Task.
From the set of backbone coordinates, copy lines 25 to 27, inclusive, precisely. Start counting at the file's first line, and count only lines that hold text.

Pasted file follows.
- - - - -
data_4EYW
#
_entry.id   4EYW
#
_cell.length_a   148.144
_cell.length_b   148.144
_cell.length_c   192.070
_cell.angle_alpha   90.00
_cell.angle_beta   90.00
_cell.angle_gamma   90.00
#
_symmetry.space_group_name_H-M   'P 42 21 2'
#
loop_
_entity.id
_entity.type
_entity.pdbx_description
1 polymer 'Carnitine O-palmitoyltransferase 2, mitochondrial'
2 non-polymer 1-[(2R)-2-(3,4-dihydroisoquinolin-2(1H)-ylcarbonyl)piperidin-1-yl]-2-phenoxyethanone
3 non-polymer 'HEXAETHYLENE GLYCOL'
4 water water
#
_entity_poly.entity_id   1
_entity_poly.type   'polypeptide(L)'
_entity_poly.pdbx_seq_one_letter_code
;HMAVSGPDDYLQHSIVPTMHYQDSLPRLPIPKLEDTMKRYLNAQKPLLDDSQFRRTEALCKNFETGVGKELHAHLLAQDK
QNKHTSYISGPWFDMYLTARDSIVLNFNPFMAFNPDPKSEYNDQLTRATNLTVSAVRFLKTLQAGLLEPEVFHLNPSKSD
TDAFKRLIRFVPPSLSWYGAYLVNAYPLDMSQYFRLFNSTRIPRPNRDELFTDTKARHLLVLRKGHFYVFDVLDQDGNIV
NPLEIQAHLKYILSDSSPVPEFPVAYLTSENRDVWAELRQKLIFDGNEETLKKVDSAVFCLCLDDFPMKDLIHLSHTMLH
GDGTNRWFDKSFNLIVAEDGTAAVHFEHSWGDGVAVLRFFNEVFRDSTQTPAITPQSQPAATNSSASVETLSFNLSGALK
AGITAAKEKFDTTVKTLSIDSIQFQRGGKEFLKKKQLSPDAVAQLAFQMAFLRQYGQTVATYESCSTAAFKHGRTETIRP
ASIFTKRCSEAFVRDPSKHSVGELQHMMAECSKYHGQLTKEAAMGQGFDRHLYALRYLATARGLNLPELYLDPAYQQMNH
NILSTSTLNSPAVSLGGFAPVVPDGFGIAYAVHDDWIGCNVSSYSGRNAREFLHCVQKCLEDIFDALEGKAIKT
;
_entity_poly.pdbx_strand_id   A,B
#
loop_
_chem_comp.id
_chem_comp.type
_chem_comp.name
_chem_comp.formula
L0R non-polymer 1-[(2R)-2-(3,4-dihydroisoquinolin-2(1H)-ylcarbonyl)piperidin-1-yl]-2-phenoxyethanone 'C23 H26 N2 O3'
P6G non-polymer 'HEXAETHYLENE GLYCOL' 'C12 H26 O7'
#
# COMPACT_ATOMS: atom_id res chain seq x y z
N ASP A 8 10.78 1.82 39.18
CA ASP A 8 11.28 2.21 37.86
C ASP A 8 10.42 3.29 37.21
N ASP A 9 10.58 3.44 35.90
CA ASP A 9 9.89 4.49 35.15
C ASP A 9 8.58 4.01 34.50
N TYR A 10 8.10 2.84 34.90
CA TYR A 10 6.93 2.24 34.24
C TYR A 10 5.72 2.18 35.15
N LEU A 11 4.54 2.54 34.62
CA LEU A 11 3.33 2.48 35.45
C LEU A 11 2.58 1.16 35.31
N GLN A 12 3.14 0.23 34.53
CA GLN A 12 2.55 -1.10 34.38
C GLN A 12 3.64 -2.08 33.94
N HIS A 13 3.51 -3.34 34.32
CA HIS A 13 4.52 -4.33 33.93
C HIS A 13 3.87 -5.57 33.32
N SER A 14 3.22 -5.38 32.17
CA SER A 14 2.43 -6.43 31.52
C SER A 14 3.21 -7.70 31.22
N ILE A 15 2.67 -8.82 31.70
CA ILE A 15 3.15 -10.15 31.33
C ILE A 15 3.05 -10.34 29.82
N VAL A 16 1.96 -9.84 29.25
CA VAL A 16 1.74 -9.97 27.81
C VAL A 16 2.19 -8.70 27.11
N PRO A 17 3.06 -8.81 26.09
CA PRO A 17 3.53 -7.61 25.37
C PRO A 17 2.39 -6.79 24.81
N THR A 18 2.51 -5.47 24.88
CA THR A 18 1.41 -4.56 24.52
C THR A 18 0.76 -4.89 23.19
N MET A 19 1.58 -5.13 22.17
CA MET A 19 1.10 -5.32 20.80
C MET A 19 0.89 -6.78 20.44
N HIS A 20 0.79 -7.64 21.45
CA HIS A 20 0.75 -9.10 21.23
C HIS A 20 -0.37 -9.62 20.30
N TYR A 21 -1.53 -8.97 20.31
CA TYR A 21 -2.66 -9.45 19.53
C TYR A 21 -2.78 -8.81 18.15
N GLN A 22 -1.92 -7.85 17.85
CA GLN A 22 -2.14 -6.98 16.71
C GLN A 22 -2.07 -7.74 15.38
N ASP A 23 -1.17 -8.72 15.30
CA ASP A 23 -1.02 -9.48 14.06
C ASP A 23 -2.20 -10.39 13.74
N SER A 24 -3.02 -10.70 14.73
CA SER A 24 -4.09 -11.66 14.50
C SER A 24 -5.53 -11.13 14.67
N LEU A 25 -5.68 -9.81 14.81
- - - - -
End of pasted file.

_entity_poly.pdbx_seq_one_letter_code
;HMAVSGPDDYLQHSIVPTMHYQDSLPRLPIPKLEDTMKRYLNAQKPLLDDSQFRRTEALCKNFETGVGKELHAHLLAQDK
QNKHTSYISGPWFDMYLTARDSIVLNFNPFMAFNPDPKSEYNDQLTRATNLTVSAVRFLKTLQAGLLEPEVFHLNPSKSD